About those Wolf vaccine incentives …
The first question is: Who thinks up this stuff?
The second is: Why do taxpayers put up with this stuff?
The third: Why do taxpayers put up with the people who think up this stuff?
We refer, of course, to Pennsylvania Gov. Tom Wolf’s edict of last week to grant state employees under his jurisdiction five days off or the equivalent in pay as an incentive to become fully vaccinated against Covid-19.
As The Patriot-News of Harrisburg reported it:
“The incentive will apply, Wolf’s office said, to about 63,000 workers in the main-line departments in the executive branch of the state government: PennDOT clerks; auditors in the Department of Human Services; state police and corrections officers; park rangers and permit reviewers at the Department of Environmental Protection, to name a few.”
But the newspaper also reported:
“That dichotomy [of only select state workers being covered] has created fresh divides between contract workers and regular staff; employees who have public-facing jobs and those who worked from home through most of the pandemic and, of course, those who see the incentive as a lavish gift on the taxpayers’ tab and those, like Wolf and state union leaders, who see it as an appropriate investment in the workforce.”
The governor aww-gosh-geezed his way through a KDKA Radio interview on his plan, noting “I’m not sure why it was such a big deal.”
“Everyone’s out trying to attract and retain good employees and making employees feel safe is one of the issues that I think we have to grapple with. So, I think it was a pretty common sense thing,” he told the radio station’s Kevin Battle.
But, and true to government form, such programs aren’t very effective, reports The Wall Street Journal:
“Financial incentives, public-health messages and other tactics used by state and local governments and employers to encourage people to get the Covid-19 vaccine didn’t have a noticeable impact on vaccination rates among those who already were hesitant about getting the shot, new research shows.
“What’s more, the strategies sometimes had the opposite effect of their intended design on certain groups of people, illustrating how difficult it has been to lift U.S. vaccination rates as the pandemic drags on, according to a recent study published in the National Bureau of Economic Research.”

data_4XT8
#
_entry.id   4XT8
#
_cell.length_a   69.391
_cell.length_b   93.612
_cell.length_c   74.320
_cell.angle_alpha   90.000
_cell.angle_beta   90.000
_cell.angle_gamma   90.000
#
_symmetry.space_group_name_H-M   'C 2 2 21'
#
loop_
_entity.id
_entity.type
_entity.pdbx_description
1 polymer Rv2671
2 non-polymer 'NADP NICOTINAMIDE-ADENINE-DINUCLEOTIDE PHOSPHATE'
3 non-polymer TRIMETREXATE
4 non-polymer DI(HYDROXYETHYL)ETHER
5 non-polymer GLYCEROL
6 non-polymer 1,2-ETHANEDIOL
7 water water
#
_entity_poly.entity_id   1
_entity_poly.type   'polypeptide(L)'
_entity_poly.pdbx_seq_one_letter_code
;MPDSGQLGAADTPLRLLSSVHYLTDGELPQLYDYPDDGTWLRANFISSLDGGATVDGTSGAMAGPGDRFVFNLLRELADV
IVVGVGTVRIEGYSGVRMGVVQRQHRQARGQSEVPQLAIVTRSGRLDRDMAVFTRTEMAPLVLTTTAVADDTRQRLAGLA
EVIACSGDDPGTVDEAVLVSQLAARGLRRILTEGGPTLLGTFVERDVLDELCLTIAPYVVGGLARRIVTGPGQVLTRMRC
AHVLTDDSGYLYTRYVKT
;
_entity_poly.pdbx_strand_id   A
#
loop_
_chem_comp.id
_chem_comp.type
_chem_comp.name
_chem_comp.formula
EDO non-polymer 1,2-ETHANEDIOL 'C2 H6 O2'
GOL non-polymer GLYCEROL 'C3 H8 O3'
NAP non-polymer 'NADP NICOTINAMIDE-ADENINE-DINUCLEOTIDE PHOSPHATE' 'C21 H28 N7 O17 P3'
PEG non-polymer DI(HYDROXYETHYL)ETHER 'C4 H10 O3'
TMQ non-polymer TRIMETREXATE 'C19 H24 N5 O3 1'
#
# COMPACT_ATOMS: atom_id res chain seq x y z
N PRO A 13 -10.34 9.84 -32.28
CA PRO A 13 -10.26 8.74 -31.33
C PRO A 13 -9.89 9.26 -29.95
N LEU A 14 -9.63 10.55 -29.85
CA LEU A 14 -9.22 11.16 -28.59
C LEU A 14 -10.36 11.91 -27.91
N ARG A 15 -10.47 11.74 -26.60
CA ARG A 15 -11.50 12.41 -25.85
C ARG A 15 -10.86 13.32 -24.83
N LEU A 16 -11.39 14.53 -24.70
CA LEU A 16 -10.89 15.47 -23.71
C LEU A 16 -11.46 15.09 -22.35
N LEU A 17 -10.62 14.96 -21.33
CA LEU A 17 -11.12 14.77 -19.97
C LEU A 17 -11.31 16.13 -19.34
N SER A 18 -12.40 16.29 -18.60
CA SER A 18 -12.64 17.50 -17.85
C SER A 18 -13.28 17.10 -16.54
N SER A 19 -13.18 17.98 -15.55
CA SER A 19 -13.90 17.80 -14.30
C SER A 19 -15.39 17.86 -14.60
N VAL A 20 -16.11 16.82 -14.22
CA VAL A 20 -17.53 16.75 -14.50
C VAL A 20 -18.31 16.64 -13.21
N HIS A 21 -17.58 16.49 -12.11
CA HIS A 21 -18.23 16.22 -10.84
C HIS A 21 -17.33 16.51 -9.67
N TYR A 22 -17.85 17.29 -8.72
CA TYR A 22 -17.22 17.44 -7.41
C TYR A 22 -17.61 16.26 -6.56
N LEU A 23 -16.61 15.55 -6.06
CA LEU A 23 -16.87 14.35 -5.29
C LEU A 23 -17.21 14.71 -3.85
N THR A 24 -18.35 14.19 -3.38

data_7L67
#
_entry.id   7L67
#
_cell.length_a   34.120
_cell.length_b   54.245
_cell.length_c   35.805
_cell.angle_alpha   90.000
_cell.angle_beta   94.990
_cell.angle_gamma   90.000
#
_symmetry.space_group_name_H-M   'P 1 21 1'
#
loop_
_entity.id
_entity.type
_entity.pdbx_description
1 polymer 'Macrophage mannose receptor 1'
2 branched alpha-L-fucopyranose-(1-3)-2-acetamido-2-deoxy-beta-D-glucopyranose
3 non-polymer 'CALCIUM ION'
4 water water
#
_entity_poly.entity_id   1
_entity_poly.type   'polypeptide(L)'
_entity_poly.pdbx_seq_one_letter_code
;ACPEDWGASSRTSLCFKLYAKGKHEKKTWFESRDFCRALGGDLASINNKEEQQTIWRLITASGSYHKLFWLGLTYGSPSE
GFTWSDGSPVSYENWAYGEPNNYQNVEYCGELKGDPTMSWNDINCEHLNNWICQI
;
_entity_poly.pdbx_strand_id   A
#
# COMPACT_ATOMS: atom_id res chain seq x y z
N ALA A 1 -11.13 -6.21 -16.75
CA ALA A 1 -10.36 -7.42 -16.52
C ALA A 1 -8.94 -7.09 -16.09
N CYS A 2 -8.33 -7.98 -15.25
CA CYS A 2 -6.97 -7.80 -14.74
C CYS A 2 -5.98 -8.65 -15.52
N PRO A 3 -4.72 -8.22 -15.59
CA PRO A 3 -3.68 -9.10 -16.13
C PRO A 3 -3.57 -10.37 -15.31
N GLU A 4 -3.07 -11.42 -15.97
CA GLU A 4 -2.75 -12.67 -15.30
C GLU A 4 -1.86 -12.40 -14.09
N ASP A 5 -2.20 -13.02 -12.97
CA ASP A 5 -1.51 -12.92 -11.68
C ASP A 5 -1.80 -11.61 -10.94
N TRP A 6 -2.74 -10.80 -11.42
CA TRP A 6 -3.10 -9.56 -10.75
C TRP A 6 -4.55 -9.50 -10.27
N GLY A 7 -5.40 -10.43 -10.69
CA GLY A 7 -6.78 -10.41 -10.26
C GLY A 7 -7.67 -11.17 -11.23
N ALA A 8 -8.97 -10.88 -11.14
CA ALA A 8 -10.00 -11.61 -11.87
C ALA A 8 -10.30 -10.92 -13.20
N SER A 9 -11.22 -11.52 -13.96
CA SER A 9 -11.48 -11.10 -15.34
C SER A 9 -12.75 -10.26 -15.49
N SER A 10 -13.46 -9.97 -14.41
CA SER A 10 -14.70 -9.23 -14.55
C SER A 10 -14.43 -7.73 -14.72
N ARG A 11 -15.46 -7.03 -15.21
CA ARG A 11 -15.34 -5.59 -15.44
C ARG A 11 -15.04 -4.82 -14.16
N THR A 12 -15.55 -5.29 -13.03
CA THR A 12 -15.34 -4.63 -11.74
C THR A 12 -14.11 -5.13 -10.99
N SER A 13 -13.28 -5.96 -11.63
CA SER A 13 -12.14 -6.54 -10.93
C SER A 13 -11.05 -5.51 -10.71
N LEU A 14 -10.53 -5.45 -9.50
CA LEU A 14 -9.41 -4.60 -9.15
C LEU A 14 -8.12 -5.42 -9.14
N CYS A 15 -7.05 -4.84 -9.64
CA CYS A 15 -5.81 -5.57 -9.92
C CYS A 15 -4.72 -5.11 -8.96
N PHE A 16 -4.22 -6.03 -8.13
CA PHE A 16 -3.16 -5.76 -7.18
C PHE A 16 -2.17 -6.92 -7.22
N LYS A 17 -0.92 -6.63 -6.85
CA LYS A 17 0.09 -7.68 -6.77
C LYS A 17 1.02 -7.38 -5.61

Wolf’s plan gives administration employees up to five days paid leave if they are or become fully vaccinated by Dec. 31. The leave must be taken between Dec. 20 and March 31.
And if they choose not to take any or all five days? Well, betcha-by-golly-wow, they’ll receive a lump-sum payment of the value of the unused days. (That’s in addition to a prior incentive the governor offered to employees of one paid day off for getting vaccinated, The Patriot-News reminded).
Now, some will argue that if the effort truly is a nonstarter and won’t produce the kind of increased vaccination rate Wolf claims it will, it won’t cost anywhere near the up to $24.5 million price tag of full compliance (minus, that is, as the newspaper reports, the uncounted value of “the missed time at work for those taking the time.”)
By the way, Wolf says he thinks the cost can be absorbed in agencies’ current-year budgets.
Well, if that’s so, those agencies have too much of your money, don’t they?
All this said, the larger point remains why the governor proposed a program that, demonstrably, does not work.
Oh, we forgot – we’re talking about government, aren’t we?
But there’s another, even more important bottom line here:
The preponderance of evidence suggests that among those who receive the first, second and booster vaccinations, there is a one-day period of mild to moderate reaction to the shot, an indication that a body’s immune system is being triggered.
Thus, a one-day time-off blessing for those who have exhausted their paid time off might indeed be appropriate. But they should not be paid extra for not taking the time.
Government has no business incentivizing goldbricking. And taxpayers have no business paving those bricks with gold.
Colin McNickle is communications and marketing director at the Allegheny Institute for Public Policy (firstname.lastname@example.org).